Calls to pass re-trial law

Shadow of Doubt Film poster
Shadow of Doubt Film poster

The Hobart Mercury has reported on Civil Liberties Australia’s lobbying efforts to have a ‘Right to Appeal’ law introduced to Tasmania. Other states and territories are to consider ‘mirroring’ the new SA law at an Attorneys-General meeting in October.

Calls mount for retrial ruling

From the Mercury (mercury.com.au – 7 August 2013 – by Matt Smith)

CIVIL rights activists are pushing Tasmanian political leaders for a new right to appeal law for cases that could be seen as a miscarriage of justice.

The law, which would allow Tasmanians a right to a retrial if new evidence emerged in contentious cases, is being pushed by Civil Liberties Australia.

CLA chief Bill Rowlings said yesterday the new law could be used in cases such as that of Susan Neill-Fraser.

Neill-Fraser is serving 23 years for murdering her partner of 18 years, medical specialist Bob Chappell, who disappeared from his yacht in Hobart in 2009.

And the calls come as further doubts have been cast on the conviction of Neill-Fraser following the release of a documentary about the case that is currently showing at the State Cinema in Hobart.

“They claim strongly it is a miscarriage and the film at least raises very serious questions,” Mr Rowlings said.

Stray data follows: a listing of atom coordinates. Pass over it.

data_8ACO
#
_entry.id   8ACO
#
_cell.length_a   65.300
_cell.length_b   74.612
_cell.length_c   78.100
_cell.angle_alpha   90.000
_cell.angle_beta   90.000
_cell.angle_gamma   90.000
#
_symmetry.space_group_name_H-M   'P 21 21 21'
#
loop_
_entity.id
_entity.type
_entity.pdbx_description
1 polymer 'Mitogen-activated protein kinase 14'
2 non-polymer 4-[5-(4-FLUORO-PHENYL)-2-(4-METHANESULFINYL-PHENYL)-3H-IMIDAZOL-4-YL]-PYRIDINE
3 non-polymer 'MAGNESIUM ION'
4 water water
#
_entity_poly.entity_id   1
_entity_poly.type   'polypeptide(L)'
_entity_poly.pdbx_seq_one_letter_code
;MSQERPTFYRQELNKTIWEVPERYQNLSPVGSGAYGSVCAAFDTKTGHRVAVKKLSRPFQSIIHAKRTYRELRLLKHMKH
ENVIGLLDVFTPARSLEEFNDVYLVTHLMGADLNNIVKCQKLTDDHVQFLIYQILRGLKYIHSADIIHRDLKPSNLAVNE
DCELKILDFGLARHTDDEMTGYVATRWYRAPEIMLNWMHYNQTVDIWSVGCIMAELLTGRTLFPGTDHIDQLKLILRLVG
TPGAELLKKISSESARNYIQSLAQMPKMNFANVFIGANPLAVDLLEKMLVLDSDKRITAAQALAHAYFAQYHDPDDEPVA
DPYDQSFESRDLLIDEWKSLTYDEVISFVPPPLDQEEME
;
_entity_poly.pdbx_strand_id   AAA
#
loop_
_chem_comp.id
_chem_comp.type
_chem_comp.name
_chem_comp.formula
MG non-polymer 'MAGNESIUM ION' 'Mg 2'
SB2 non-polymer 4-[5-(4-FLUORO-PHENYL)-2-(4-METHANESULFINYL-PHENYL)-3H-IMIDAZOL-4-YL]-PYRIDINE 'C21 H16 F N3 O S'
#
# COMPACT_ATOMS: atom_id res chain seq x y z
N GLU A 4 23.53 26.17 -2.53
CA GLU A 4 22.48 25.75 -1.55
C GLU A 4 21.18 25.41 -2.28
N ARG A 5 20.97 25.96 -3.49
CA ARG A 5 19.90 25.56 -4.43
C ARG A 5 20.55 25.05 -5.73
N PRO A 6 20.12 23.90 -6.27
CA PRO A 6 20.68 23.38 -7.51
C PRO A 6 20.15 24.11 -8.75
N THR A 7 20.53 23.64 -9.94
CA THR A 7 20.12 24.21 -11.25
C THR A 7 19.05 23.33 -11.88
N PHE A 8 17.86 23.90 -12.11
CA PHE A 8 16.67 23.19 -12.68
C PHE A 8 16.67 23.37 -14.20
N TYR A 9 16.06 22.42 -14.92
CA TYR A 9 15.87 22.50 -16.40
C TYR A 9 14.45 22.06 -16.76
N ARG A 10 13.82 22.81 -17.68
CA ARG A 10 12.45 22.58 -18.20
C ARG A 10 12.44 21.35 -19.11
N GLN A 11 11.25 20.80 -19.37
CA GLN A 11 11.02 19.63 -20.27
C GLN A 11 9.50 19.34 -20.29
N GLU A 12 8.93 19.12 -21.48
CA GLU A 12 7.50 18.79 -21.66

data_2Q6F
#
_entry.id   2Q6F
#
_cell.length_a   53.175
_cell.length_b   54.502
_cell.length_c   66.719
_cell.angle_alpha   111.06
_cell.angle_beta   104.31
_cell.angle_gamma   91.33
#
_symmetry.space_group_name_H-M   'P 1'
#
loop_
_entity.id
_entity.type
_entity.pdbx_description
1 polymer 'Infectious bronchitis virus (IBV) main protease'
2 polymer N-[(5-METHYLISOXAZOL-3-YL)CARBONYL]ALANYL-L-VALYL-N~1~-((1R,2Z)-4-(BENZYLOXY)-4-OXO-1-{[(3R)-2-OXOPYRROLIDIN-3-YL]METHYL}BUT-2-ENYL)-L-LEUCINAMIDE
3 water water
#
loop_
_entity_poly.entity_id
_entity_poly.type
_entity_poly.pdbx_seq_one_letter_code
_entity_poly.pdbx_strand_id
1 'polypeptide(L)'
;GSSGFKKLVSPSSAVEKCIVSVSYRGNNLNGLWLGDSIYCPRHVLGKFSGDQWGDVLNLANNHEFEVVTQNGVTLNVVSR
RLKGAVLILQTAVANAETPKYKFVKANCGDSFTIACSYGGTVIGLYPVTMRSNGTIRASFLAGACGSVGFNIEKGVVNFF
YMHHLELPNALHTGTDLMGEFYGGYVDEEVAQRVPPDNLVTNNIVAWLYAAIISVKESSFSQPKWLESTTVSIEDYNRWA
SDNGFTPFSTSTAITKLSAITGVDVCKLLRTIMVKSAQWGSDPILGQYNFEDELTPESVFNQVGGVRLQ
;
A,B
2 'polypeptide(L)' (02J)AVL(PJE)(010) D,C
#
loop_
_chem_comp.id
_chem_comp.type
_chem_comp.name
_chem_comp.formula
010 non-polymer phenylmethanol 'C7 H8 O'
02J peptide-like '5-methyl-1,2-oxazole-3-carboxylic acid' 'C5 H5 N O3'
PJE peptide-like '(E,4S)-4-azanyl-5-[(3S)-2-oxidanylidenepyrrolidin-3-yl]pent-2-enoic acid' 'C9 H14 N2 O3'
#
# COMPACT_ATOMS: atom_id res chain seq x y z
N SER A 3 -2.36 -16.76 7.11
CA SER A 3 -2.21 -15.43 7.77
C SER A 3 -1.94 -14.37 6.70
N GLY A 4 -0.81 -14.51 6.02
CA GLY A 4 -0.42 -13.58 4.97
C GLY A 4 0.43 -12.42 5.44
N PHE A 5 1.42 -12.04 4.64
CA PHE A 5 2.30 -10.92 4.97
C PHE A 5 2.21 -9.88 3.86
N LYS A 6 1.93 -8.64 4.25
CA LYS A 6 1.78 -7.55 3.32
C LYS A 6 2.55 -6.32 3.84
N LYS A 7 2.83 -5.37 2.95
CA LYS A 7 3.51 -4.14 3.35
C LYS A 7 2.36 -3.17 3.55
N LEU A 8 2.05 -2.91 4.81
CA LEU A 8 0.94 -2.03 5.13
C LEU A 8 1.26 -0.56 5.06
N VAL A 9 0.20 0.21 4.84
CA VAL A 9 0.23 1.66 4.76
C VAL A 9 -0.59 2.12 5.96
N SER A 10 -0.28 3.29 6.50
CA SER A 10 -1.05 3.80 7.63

He was in Hobart this week to discuss the issue with the Tasmanian Opposition after meeting Premier Lara Giddings and Greens leader Nick McKim earlier this year.

Mr Rowlings said the current law in Tasmania did not allow a wrongly convicted person to return to court with fresh evidence without a Royal Commission or Commission of Inquiry.

“The current situation in Tasmania is that after a conviction and an unsuccessful appeal, a person has no further legal right to any appeal,” he said.

“This applies even where totally compelling evidence emerges to show there has been a wrongful conviction.

“The Court of Appeal will refuse to reopen an appeal or hear a second appeal and the High Court will not admit fresh evidence.”

Mr Rowlings’ call follows the introduction of a similar law in South Australia.

The Premier said yesterday she had referred the matter to Attorney-General Brian Wightman to consider the Government’s response.
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One comment

  1. Hopefully the new law will come in but also, that no case or conviction finishes on a Friday! Susan Neill-Fraser should not be in prison on assumptions. There ought to be the right to legal appeal until the case is actually solved.

    Helma Stevenson

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